The Federal Agricultural Marketing Authority of Malaysia uses GIS to understand the needs of the rural population and ascertain the number of agricultural producers and the volume of produce near rural centres
The Rural Transformation Centre (RTC) is an initiative of the Malaysian government to optimise the potential of rural areas and streamline development activities for the benefit of the people. RTC is a mechanism under the Rural Transformation Programme which was initiated in 2011. The objective was nationwide establishment of RTCs to expand economic activities that were previously concentrated in urban areas such as the Klang Valley, Penang and Johor further into rural areas.
RTCs had the aim to serve as centres of logistics integration, processing and distribution of agricultural products, and were equipped with facilities such as banking and insurance, training centres, clinics and retail space. This programme was implemented through eight initiatives: skills training for rural people, setting up of information kiosks, encouraging value-added agriculture, processing of agrofoods, managing the agricultural supply chain, providing financing facilities, food safety and pharmaceutical services, and cooperation of higher education institutions.
Profiling the players through GIS
In order to understand the needs of the rural population and have outreach programmes for their benefits, it was necessary to gather data about the current situation and the expected outcomes.
Accordingly, a study carried out by the Federal Agricultural Marketing Authority (FAMA) of Malaysia in 2012, sought to obtain the locations and profiles of various target groups within a radius of 15 km from the Perak RTC. Among the information that needed to be mapped were locations of agricultural produce areas, FAMA marketing infrastructure, government departments/agencies, local authorities, financial institutions, marketing institutions, higher learning institutions and demographics.
This mapping would facilitate government departments and agencies in reaching the specific target groups that needed their assistance. During the process of determining the research framework, it was decided that GIS tools would be utilised as GIS has the capability to synchronise the information from spatial databases with attribute databases. This would enable the visualisation of the information collected in an easy-to-understand format and provide all the details required by policymakers.
This study was carried out from January 6 to February 10, 2012, involving 12 officers divided into four groups.
The division of labour was instrumental in ensuring that all the important areas were covered in the lowest possible time and costs.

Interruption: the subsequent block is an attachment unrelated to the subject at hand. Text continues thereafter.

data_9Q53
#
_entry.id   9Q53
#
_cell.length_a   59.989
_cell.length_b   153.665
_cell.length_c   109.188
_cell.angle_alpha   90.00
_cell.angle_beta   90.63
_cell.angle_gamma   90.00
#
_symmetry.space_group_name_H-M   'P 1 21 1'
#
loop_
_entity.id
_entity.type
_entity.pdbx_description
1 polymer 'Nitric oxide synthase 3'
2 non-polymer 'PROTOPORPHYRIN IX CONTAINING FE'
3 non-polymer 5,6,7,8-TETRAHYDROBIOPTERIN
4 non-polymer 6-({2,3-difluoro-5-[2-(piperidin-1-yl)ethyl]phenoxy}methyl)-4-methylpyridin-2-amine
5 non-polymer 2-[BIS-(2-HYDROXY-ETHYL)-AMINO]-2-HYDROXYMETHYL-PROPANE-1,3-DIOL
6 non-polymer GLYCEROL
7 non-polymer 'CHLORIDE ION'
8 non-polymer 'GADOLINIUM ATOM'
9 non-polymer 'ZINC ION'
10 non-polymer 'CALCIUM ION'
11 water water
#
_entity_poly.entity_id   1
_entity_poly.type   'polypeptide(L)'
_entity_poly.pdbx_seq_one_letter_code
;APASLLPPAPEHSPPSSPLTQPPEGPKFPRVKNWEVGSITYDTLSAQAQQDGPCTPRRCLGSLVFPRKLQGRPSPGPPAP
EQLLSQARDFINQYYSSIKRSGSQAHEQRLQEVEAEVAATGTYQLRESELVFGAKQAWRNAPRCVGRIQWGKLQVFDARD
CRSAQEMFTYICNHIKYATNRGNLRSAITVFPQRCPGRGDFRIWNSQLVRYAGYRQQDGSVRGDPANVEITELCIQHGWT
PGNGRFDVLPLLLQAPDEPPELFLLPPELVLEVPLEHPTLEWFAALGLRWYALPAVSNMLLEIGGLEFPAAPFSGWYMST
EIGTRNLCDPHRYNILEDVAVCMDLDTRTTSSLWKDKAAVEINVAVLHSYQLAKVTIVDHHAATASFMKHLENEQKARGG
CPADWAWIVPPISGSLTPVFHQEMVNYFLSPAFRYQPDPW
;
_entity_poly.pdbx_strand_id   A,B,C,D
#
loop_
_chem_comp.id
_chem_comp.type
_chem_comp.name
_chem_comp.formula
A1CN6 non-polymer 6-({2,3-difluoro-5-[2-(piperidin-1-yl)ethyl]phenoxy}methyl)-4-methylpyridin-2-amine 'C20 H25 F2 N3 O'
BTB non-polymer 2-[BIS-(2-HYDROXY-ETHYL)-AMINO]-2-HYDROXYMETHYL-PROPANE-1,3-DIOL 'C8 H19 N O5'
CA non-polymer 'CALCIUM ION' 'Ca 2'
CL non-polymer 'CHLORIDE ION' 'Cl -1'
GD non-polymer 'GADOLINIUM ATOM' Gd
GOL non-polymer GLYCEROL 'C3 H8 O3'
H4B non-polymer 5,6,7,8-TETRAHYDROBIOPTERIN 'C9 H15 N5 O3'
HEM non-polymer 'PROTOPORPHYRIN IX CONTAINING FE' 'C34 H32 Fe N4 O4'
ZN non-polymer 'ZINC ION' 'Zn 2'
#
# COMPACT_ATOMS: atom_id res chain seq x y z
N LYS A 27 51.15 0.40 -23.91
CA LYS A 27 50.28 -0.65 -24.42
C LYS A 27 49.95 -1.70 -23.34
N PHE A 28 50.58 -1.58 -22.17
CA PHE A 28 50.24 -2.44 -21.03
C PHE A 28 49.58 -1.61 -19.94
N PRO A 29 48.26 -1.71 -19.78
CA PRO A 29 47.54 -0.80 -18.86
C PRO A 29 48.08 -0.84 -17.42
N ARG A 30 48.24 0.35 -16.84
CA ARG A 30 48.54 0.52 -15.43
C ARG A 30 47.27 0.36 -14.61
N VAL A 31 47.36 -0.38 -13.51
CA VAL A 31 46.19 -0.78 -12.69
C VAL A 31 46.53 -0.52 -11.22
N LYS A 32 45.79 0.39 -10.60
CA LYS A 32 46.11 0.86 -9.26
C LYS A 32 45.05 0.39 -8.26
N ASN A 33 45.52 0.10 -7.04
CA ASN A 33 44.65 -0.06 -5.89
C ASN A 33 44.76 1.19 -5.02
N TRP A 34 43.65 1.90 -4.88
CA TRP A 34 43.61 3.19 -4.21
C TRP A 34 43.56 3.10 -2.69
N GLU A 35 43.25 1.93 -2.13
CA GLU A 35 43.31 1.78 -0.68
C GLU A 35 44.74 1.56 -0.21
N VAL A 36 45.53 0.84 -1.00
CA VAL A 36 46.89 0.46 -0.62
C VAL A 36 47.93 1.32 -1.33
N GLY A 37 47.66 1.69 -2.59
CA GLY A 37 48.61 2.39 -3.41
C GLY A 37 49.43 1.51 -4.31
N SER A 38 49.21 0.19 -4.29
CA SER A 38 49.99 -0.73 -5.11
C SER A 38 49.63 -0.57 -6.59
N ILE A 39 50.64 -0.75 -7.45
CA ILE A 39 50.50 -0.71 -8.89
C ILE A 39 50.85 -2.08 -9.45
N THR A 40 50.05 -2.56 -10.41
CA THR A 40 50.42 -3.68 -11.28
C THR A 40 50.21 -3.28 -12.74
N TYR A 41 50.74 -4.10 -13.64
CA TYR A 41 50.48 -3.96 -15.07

The methodology involved mapping in the areas identified. Handheld GPS devices were used to plot the coordinates of locations of the activities as set out earlier in the scope of the study.
Data processing flow of GIS
The data plotted were divided into a few categories:
- Producers such as individual farms, cluster farms, contract farms and small and medium enterprises
- FAMA marketing infrastructure such as farmers’ markets and fresh fruit stalls
- Offices of government departments/ agencies and local authorities
- Financial and banking institutions
- Marketing institutions such as hypermarkets, markets, night markets, day markets, retail outlets, wholesale outlets, restaurants and eateries, bakeries, mini markets, catering services, fruit shops and nurseries
- Demographics such as housing areas and villages
Basic background data of the respondents such as names, telephone numbers and addresses were also collected and entered into the devices for records and future reference.
After the location coordinates were collected, the relevant data were transferred from the GPS devices to computers and then processed, which involved differential corrections on distance estimations. Maps were then produced to assist in disseminating the information to would-be-users and decision makers.
From this study, FAMA was able to successfully map 949 plots, covering a radius of 15 km from RTC Gopeng in Perak region.
Out of this total, the biggest number consisted of marketing institutions with a total plot number of 510. There were 123 learning institutions, 108 offices of government departments/agencies/ local authorities, 18 financial/banking institutions, 31 demographics (housing areas and villages), 154 agricultural producers and 5 FAMA marketing infrastructures.
As a result of this study, FAMA was able to identify the activities in the surrounding areas and devise strategies to reach out to these target groups in order to hasten economic growth in the vicinity of the RTC. It was also possible to ascertain the number of agricultural producers and the volume of produce which may be tapped to establish supply linkages with the RTC. In addition, the data was shared with other government departments and agencies which were involved with the RTC programme.